The Greensill Capital administrator does not verify the invoices based on the loan provided to Gupta
The Greensill Capital administrator has not verified the invoices for the loan given to Sanjeev Gupta after the companies listed in the documents denied having done business with the metal tycoon.
Greensill, when last month’s collapse turned into a corporate and political scandal, offered Gupta companies financial support backed by suppliers and customer payments.
The disputed bills raise doubts about other transactions based on billions of pounds from Greensill to Gupta.
It is the GFG Alliance of the metal tycoon. It owns metal plants around the world and employs 35,000 people on the verge of collapse. The state of steel operations in the UK has been particularly worrying, with unions warning that up to 5,000 jobs are at risk across the country.
Grant Thornton, who wants to recoup the money he owes Greensill as a director of the bankrupt company, approached companies listed as a debtor to Gupta’s Liberty Commodities trading company last month, taking out hundreds of millions of pounds backed by bills.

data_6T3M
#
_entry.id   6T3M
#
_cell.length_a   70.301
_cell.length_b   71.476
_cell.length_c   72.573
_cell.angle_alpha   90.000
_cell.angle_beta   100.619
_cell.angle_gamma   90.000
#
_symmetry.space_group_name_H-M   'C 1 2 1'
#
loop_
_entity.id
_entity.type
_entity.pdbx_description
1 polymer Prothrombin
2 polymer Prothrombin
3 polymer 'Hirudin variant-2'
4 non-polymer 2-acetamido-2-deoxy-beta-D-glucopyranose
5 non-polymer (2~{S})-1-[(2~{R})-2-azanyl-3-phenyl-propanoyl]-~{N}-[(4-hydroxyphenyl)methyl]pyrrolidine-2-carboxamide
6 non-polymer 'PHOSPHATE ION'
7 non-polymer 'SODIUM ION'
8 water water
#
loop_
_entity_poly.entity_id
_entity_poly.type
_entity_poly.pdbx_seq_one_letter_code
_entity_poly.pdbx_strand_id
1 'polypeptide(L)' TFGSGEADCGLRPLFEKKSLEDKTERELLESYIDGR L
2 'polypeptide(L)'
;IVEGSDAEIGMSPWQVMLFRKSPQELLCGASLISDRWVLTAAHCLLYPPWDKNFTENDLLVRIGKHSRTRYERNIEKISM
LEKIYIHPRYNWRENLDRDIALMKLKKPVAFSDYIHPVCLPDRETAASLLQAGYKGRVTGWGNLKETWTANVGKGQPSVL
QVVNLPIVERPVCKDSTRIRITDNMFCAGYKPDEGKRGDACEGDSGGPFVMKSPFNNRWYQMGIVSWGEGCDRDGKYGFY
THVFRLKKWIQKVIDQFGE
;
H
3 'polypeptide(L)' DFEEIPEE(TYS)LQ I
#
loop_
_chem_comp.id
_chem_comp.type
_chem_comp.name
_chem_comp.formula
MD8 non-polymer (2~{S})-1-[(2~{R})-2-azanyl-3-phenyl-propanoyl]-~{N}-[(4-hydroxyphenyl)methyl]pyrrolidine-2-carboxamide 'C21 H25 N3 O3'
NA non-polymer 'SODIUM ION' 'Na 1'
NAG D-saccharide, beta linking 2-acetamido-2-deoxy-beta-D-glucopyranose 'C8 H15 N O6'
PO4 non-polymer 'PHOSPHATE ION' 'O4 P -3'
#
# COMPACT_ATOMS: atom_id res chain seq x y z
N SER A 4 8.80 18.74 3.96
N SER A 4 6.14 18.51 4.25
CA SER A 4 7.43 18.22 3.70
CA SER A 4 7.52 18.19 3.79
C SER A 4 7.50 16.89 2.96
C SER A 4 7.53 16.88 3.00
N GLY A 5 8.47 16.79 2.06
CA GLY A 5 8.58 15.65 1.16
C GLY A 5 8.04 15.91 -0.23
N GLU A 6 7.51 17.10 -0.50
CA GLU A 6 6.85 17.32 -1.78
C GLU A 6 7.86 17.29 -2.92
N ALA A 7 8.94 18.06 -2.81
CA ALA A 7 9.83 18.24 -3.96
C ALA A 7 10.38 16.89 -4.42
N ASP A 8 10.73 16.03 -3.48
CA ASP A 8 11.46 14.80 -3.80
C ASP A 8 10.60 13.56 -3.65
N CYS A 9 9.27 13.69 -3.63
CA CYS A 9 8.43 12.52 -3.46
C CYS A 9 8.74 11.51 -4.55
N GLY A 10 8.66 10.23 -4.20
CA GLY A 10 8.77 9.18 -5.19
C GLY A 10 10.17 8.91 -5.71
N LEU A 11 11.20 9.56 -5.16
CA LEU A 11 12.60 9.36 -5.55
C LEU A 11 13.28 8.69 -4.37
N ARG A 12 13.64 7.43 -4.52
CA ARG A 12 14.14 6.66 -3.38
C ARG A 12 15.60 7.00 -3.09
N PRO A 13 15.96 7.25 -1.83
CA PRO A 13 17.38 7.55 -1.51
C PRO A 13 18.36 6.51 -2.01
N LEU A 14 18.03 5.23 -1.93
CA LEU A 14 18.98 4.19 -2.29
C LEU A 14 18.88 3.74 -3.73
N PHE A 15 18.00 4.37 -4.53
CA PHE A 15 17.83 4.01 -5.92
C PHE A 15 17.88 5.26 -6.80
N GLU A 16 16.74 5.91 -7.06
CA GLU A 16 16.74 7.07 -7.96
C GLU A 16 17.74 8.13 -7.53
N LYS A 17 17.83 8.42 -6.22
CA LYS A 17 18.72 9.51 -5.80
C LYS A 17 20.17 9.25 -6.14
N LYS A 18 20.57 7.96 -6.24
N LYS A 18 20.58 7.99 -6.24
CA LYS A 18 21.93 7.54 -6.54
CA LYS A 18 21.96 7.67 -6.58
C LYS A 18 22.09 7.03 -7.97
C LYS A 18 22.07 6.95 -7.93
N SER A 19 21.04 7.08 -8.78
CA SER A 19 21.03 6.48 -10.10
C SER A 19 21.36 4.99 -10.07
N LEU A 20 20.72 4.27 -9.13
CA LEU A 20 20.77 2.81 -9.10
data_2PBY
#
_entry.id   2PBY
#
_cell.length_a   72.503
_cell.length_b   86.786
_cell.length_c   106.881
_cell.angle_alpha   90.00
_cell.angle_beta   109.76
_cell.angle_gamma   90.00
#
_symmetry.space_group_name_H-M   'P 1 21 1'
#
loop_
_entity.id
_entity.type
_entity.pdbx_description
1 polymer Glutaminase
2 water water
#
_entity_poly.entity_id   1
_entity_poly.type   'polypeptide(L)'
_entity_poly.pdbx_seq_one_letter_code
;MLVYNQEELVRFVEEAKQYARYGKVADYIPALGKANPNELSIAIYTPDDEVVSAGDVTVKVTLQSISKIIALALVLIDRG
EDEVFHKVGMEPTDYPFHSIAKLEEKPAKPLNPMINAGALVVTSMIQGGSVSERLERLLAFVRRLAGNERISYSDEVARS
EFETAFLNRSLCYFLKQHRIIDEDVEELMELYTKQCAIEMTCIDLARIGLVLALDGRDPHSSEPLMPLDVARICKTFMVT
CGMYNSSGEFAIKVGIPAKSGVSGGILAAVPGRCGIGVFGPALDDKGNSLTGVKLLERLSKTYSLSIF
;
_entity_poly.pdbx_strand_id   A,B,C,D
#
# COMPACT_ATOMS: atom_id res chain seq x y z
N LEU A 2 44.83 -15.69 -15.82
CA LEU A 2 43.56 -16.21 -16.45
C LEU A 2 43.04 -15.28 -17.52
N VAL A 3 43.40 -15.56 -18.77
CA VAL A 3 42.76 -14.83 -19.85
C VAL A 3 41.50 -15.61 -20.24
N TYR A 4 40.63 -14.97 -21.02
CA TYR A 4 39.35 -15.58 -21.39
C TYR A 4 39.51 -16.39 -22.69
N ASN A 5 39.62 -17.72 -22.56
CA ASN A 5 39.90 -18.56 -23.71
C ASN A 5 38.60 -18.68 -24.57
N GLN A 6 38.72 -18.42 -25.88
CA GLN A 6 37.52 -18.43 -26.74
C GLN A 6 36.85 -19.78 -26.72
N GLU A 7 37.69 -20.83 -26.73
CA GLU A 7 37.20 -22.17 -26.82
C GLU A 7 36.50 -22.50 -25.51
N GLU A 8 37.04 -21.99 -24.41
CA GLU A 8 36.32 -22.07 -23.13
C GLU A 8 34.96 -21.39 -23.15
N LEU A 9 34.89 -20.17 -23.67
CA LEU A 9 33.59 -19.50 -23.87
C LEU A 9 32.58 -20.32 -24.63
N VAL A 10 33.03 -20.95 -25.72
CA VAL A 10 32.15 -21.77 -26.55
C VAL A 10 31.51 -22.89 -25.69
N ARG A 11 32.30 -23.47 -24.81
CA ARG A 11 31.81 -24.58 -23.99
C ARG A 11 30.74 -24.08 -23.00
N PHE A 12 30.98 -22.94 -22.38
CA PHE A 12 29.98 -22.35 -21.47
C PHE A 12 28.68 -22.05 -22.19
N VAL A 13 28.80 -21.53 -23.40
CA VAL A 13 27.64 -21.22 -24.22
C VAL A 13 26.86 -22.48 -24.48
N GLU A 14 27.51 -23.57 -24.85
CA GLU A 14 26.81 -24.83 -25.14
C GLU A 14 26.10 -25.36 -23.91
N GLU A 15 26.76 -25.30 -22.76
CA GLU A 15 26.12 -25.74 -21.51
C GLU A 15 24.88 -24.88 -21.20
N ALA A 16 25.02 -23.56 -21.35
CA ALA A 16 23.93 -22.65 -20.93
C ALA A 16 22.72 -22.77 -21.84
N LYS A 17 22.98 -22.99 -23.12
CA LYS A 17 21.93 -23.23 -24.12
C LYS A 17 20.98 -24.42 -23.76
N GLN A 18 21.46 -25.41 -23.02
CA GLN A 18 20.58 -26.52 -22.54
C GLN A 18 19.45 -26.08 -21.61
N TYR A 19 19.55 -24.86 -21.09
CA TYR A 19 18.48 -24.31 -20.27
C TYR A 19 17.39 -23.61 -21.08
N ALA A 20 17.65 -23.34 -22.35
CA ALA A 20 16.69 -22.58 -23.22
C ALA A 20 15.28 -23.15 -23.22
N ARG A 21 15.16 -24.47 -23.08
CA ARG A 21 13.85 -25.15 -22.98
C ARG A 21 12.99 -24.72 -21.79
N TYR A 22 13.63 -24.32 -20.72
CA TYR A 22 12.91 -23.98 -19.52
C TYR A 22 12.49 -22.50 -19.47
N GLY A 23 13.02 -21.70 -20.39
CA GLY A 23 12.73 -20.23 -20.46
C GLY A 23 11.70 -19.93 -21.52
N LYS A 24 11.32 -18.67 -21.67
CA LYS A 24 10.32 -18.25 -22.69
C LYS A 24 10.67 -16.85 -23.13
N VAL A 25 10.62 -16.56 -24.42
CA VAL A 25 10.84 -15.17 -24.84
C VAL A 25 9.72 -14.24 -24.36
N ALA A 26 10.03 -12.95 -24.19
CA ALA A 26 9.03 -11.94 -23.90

Greensill extended a financing facility to charge Liberty Commodities, which allowed customers to exchange bills in advance. This process, also known as factoring, allowed Greensill to amortize when the customer settled the invoice by paying for the goods purchased from Liberty.
However, many of these companies have discussed the veracity of the invoices of the metal tycoon raw material trading company, according to people familiar with the issue and correspondence observed by the Financial Times.
German scrap business RPS Siegen GmbH confirmed to FT that it had been asked about an excellent invoice and said it had not negotiated with Liberty Commodities.
“We know them, but there is no commercial relationship between us,” said Winfried Winterhager, director of RPS Siegen.
Grant Thornton and Greensill Capital resigned. The Gupta GFG Alliance has said it cannot comment without seeing important bills.
Credit Suisse, which has invested its customers ’money in bond-type products invented by Greensill, this week has filed for bankruptcy against several companies of the British company, including Liberty Commodities.
Gupta, who once said he was a “savior of steel” because he rescued metal plants from Wales to Australia, discussed them on Thursday there were debts for amortization.
The UK government last week rejected Gupta’s request for more than £ 170 million to help rescue British operations.
FT du previously reported Greensill provided funding to Gupta’s business empire based on the bills of companies that were seemingly independent, but actually had a deep connection to the steel mogul.